Trigger warning: abortion, stillbirth
I was 25 weeks pregnant when, during a routine visit, a physician placed her hand on my shoulder and told me that she had noticed a significant series of birth defects on the ultrasound photos of my daughter. At my anatomy scan five weeks prior, a different doctor erroneously told me everything was perfect.
We had managed to get five heartbreakingly naïve and yet joyful weeks of knowing we had a daughter on the way – enough time to build a nursery, buy a wardrobe, send out baby shower invitations. This was the moment – on that table, in that medical office — my world came crashing down for the first time. You see, I live in Florida, where the cut off for a safe and legal abortion is 24 weeks, regardless of physician error; where any measure of empathy or compassion do not matter as much as arbitrary cut off dates set by old white men with no medical backgrounds who arrogantly and wrongfully believe that they care about my much wanted and loved daughter as much as I – her mother.
As my own physical health was not technically in direct jeopardy due to the pregnancy, there was nothing my doctors – the ones with the medical knowledge and training — could do to let my daughter go in peace. The weeks that followed felt like drowning in the vast ocean – like treading water while my muscles ached and sharks bit chunks of flesh from my body little by little. Most days, even all these years later, I am amazed that I survived. The bruises still ache, usually when I am least expecting them to.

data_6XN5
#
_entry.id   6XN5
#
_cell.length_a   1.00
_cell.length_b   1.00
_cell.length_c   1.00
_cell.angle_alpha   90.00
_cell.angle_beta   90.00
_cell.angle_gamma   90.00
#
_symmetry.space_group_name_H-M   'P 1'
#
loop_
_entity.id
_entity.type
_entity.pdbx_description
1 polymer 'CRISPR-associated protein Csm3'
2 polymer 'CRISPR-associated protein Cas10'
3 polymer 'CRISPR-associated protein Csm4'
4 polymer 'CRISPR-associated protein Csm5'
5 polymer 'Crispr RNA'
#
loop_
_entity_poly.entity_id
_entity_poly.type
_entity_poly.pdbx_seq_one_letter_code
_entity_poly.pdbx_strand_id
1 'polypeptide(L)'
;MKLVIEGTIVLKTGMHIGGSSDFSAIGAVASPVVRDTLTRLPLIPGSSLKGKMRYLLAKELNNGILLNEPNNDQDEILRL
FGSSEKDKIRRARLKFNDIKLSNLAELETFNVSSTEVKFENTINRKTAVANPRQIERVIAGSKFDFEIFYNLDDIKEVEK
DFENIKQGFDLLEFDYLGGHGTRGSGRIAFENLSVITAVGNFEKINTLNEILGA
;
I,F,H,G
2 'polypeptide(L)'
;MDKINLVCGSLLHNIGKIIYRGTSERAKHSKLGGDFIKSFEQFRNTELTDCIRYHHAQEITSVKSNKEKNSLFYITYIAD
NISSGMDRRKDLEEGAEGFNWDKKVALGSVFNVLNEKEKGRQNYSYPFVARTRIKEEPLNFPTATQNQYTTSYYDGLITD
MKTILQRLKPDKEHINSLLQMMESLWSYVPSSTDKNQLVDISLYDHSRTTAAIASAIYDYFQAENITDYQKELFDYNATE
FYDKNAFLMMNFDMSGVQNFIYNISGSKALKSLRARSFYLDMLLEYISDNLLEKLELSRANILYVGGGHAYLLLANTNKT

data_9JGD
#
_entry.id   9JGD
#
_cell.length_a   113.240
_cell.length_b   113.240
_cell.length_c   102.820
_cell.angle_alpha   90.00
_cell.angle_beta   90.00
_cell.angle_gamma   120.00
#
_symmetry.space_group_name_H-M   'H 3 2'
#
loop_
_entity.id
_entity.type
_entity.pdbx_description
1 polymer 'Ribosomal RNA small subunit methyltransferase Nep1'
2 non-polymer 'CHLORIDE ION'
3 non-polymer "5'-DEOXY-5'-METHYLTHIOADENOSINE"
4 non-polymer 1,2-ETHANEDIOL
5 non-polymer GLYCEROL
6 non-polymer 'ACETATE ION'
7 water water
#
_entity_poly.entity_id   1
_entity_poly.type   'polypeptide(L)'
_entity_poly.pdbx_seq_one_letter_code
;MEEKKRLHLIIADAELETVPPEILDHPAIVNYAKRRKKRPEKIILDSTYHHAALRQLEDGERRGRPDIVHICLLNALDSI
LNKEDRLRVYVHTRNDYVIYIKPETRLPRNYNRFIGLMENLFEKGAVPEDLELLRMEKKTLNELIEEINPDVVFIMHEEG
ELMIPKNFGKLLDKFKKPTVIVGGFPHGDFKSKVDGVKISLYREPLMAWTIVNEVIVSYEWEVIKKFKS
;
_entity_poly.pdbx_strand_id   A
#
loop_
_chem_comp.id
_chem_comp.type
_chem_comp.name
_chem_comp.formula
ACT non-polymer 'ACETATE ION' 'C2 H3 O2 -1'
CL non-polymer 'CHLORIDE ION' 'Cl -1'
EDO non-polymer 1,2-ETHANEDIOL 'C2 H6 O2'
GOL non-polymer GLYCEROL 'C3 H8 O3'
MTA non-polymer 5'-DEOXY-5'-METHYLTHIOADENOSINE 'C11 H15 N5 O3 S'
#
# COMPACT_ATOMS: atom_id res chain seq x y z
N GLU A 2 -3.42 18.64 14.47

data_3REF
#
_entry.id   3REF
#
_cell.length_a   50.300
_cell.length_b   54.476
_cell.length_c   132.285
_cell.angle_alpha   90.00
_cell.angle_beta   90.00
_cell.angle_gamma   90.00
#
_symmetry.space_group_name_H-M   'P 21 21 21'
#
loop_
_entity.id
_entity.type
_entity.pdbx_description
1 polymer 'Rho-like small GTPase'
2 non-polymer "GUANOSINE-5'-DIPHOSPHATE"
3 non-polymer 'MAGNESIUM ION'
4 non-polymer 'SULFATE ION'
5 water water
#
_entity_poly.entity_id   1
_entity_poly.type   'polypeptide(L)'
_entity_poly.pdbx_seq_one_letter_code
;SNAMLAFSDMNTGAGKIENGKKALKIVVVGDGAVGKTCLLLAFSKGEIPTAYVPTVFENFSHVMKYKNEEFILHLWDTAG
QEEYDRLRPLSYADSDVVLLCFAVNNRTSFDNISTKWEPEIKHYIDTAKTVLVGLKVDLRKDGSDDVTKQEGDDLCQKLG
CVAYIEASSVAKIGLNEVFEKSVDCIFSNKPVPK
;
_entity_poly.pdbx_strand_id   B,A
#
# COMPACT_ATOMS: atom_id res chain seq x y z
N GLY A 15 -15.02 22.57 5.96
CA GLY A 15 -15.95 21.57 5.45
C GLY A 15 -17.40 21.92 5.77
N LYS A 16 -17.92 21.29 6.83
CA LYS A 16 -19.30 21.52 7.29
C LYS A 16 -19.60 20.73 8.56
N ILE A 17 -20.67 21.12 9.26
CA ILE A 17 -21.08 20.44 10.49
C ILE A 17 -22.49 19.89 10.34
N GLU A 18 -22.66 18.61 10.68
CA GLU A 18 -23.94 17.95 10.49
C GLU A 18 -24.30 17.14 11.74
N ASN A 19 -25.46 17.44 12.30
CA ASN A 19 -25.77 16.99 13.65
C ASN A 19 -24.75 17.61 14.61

From the gut-wrenching diagnosis day where my daughter was deemed incompatible with life, through the fight for my own existence – autonomy itself was asking too much — and into the day she would be born blue-lipped and quiet into the night – on our wedding anniversary, of all days — catapulting me into a world of grief that never would feel completely normal to navigate, I existed with an unquenchable anger. I was told by well-intentioned relatives and friends that it was not the time to be political, because I was grieving. They reciprocated my rage with silence.
The thing is, it was absolutely was time to be political.
Years later, a gunman would enter the halls of my former high school and open fire. He would steal children, spouses, parents, educators. The city of Parkland met the bloodshed with revolt. Grieving, broken, mourning and mad as hell, we followed our youth as they took to the streets to desperately and angrily plea for their own lives. Again. More begging the so-called adults in charge to please spare lives, to please prioritize public safety for once. Still, the pro-life party clutched their precious guns with a loving reassurance and hurriedly let us know that it, too, was not the time to be political.
But it still was.